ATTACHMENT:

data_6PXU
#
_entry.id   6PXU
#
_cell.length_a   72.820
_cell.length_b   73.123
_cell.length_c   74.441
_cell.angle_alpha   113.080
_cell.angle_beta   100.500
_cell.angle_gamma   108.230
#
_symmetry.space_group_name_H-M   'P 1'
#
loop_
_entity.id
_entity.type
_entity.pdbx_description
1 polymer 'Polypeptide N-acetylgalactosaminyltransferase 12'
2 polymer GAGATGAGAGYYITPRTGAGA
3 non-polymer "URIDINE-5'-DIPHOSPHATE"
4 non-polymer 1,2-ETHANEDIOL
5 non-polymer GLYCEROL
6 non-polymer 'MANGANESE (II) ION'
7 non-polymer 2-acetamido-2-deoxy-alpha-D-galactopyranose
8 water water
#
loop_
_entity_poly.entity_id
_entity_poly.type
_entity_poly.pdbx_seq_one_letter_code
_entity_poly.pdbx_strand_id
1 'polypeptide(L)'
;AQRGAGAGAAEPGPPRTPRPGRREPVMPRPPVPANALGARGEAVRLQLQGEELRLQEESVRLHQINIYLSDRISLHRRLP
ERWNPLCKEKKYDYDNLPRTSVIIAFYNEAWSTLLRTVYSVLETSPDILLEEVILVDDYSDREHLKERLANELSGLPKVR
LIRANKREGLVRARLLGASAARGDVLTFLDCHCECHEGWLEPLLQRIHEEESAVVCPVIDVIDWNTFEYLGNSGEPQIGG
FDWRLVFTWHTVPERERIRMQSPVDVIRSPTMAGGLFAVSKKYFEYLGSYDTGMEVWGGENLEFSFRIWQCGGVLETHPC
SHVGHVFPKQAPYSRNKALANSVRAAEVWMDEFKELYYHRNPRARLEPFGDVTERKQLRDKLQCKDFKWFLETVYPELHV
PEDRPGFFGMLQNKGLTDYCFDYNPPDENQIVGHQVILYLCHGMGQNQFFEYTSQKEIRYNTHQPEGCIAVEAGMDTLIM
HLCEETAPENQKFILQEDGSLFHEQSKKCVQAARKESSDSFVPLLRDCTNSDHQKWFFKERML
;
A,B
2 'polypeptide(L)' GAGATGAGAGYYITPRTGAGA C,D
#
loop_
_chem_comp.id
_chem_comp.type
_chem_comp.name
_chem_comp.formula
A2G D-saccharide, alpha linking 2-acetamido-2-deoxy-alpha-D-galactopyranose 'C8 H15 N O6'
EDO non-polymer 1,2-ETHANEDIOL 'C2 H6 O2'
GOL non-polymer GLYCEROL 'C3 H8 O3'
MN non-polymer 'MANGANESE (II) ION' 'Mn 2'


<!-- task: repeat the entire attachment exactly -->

data_6PXU
#
_entry.id   6PXU
#
_cell.length_a   72.820
_cell.length_b   73.123
_cell.length_c   74.441
_cell.angle_alpha   113.080
_cell.angle_beta   100.500
_cell.angle_gamma   108.230
#
_symmetry.space_group_name_H-M   'P 1'
#
loop_
_entity.id
_entity.type
_entity.pdbx_description
1 polymer 'Polypeptide N-acetylgalactosaminyltransferase 12'
2 polymer GAGATGAGAGYYITPRTGAGA
3 non-polymer "URIDINE-5'-DIPHOSPHATE"
4 non-polymer 1,2-ETHANEDIOL
5 non-polymer GLYCEROL
6 non-polymer 'MANGANESE (II) ION'
7 non-polymer 2-acetamido-2-deoxy-alpha-D-galactopyranose
8 water water
#
loop_
_entity_poly.entity_id
_entity_poly.type
_entity_poly.pdbx_seq_one_letter_code
_entity_poly.pdbx_strand_id
1 'polypeptide(L)'
;AQRGAGAGAAEPGPPRTPRPGRREPVMPRPPVPANALGARGEAVRLQLQGEELRLQEESVRLHQINIYLSDRISLHRRLP
ERWNPLCKEKKYDYDNLPRTSVIIAFYNEAWSTLLRTVYSVLETSPDILLEEVILVDDYSDREHLKERLANELSGLPKVR
LIRANKREGLVRARLLGASAARGDVLTFLDCHCECHEGWLEPLLQRIHEEESAVVCPVIDVIDWNTFEYLGNSGEPQIGG
FDWRLVFTWHTVPERERIRMQSPVDVIRSPTMAGGLFAVSKKYFEYLGSYDTGMEVWGGENLEFSFRIWQCGGVLETHPC
SHVGHVFPKQAPYSRNKALANSVRAAEVWMDEFKELYYHRNPRARLEPFGDVTERKQLRDKLQCKDFKWFLETVYPELHV
PEDRPGFFGMLQNKGLTDYCFDYNPPDENQIVGHQVILYLCHGMGQNQFFEYTSQKEIRYNTHQPEGCIAVEAGMDTLIM
HLCEETAPENQKFILQEDGSLFHEQSKKCVQAARKESSDSFVPLLRDCTNSDHQKWFFKERML
;
A,B
2 'polypeptide(L)' GAGATGAGAGYYITPRTGAGA C,D
#
loop_
_chem_comp.id
_chem_comp.type
_chem_comp.name
_chem_comp.formula
A2G D-saccharide, alpha linking 2-acetamido-2-deoxy-alpha-D-galactopyranose 'C8 H15 N O6'
EDO non-polymer 1,2-ETHANEDIOL 'C2 H6 O2'
GOL non-polymer GLYCEROL 'C3 H8 O3'
MN non-polymer 'MANGANESE (II) ION' 'Mn 2'